Recent research by the UK’s Tech Partnership into the views and opinions of 1,600 employers across the UK concluded that economic growth is being put at risk due to skills gaps in the tech workforce. Employers reported significant problems in recruitment, with 42 per cent of those recruiting tech specialists saying that they were constrained by ‘hard to fill’ vacancies.
Yet, the picture is not universally bleak. The majority of UK universities offer computer science degrees and we are seeing a raft of new technology-focused courses coming on stream. There is a greater sense of the importance of linking academic study in technology-based subjects with future business development, and the government has plans in place to support the development of STEM (science, technology, engineering and mathematics) graduates and apprenticeships.
Businesses themselves often have a critical role to play in this process. The key is the need to be inclusive. In our own sector of highways and infrastructure asset management, we know from experience that it’s not just about offering one-off opportunities to the traditional engineering graduate.
Prospective employees with engineering degrees are of great interest to us of course. But at the same time, we don’t want to be a closed shop and other technology-focused organisations shouldn’t be either. Geography graduates with a focus on GIS, for example, have been very successful working for Yotta in the past. Yet, the attitude and enthusiasm that a candidate displays is often just as important as their qualifications. Technology is moving at such a pace today, that increasingly it’s about attracting people with a genuine enthusiasm and aptitude for innovation and the latest cutting edge developments. At the same time, all of that also has to be tempered by a modern business acumen and focus with a commitment to the organisation.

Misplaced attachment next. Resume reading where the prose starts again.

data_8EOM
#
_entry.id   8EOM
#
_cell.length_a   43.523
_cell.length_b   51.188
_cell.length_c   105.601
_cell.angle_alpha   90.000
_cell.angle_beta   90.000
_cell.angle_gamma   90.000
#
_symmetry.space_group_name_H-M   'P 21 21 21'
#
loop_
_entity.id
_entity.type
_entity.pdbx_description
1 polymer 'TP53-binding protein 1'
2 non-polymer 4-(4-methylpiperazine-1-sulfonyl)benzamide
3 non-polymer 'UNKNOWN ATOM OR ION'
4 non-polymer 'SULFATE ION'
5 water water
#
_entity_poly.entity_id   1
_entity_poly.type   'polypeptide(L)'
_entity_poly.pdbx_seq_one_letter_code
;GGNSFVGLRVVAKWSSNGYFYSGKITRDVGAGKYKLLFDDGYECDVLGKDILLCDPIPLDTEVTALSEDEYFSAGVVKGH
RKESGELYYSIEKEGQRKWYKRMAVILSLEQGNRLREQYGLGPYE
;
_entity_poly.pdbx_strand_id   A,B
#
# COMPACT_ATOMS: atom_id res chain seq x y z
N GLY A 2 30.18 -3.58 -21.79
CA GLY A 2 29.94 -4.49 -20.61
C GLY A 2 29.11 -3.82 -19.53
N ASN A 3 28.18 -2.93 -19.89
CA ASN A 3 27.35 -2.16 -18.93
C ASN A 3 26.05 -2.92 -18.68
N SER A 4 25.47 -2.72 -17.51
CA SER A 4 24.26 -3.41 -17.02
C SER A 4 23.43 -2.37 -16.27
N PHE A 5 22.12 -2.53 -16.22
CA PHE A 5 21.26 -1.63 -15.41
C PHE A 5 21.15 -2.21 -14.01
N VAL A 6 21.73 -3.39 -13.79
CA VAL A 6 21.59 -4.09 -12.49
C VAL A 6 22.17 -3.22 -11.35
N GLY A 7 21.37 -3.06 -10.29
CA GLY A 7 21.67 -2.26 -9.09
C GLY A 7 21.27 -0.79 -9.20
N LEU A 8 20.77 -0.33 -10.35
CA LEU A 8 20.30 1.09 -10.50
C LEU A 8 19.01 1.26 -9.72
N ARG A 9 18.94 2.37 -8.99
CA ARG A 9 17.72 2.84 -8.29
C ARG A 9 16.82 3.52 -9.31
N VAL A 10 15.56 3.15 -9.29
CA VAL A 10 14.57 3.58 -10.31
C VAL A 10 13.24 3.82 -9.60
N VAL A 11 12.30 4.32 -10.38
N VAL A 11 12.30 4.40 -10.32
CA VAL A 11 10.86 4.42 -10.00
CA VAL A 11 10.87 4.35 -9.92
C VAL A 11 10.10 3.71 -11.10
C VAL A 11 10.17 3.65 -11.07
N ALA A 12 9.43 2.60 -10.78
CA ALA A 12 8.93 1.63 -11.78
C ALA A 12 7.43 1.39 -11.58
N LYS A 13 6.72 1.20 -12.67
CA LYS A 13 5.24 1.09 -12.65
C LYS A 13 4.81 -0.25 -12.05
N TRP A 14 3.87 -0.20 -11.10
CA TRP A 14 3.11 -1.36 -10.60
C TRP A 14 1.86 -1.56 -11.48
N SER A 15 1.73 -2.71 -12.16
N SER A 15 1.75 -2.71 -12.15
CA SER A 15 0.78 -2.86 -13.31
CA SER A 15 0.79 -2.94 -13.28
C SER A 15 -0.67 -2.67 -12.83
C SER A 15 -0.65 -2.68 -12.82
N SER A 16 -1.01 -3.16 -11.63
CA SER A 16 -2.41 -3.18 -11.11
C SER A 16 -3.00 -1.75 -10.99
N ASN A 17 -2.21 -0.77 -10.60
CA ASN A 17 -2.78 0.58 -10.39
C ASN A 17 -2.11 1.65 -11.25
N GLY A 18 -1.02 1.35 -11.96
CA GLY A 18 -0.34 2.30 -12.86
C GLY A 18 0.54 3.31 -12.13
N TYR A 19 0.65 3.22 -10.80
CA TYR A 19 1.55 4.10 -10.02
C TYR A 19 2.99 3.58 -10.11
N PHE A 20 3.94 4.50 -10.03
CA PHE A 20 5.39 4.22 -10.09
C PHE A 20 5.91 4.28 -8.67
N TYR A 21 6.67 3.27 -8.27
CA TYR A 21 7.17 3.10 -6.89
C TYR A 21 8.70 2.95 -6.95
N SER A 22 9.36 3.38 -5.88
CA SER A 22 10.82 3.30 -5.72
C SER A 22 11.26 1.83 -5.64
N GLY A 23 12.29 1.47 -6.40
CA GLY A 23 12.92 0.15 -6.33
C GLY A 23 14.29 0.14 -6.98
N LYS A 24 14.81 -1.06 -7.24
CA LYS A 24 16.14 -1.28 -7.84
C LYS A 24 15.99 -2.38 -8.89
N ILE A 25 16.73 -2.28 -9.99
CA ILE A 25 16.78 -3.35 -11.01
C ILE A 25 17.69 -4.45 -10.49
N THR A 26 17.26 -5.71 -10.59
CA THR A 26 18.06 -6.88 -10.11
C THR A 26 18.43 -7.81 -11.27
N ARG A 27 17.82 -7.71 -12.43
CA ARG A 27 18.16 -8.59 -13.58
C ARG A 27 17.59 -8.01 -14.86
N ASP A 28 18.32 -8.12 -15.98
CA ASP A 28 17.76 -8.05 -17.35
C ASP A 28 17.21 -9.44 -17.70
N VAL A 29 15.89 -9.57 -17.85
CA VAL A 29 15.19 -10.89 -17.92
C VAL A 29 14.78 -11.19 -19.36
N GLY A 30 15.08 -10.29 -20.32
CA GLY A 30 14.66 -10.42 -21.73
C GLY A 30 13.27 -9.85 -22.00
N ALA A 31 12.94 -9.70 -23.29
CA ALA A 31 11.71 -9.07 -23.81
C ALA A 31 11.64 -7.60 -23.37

So, on the one hand businesses need to be open to different kinds of technology focused talent. On the other, they need to provide an attractive path for their graduate intake rather than just recruiting them directly into the business with little or no support. Increasingly, that means a formal graduate training and recruitment programme. Lots of students in our experience are now looking for a structured process rather than just going out directly into the market and seeking out a job. That’s why we have decided to launch our own training and development programme, targeted at graduates who are focused on innovative technology and excited about its potential to transform the engineering and asset management space.
We believe the benefits for the worlds of business, academia and for the candidates themselves are clear from this more structured approach. Technology-focused organisations and the institutions that support them gain from working closely together to identify and develop more talented employees.
The business gains from having more engaged and committed staff and from being able to train and develop them formally to help fulfil the strategic goals of the organisation. Moreover, the approach also gives the organisation the opportunity to set clear milestones on how staff are progressing through the process.
The graduate trainees gain too, benefitting from the greater structure that a formal development programme provides, not least in being able to follow a clear training syllabus and getting clear feedback on their progress as compared to their peers.
To deliver optimum benefits, these development programmes should ideally also incorporate a rotational element, so that graduates can get a feel of how the business works across multiple departments. It’s about giving them a breadth of experience but it is also a matter of helping both the recruit and the business reach a decision as to what kind of role suits best.
At Yotta, we are increasingly moving away from the perception that we are simply an asset management business. Instead, we are becoming a technology focused firm at the cutting edge of the development of innovative new mobile and software applications that are transforming the way that councils and local authorities view their highways assets and manage their associated infrastructure.
In a sense it’s a visionary position. As we look to the future, businesses will, of course, continue to need engineering talent, but structured graduate development programmes of the type outlined above will become ever more prevalent as organisations increasingly look to build long-term relationships with new employees, and work in conjunction with them to nurture and shape their professional development. Technology graduates in the future will not just need to understand ‘how things work’, they will also need to know how they can apply that technology to drive business transformation.
Ultimately, it will be the businesses that capture this talent and nurture it through structured training and development programmes that will build genuine value and drive competitive edge.
Anna Morris, HR Manager, Yotta
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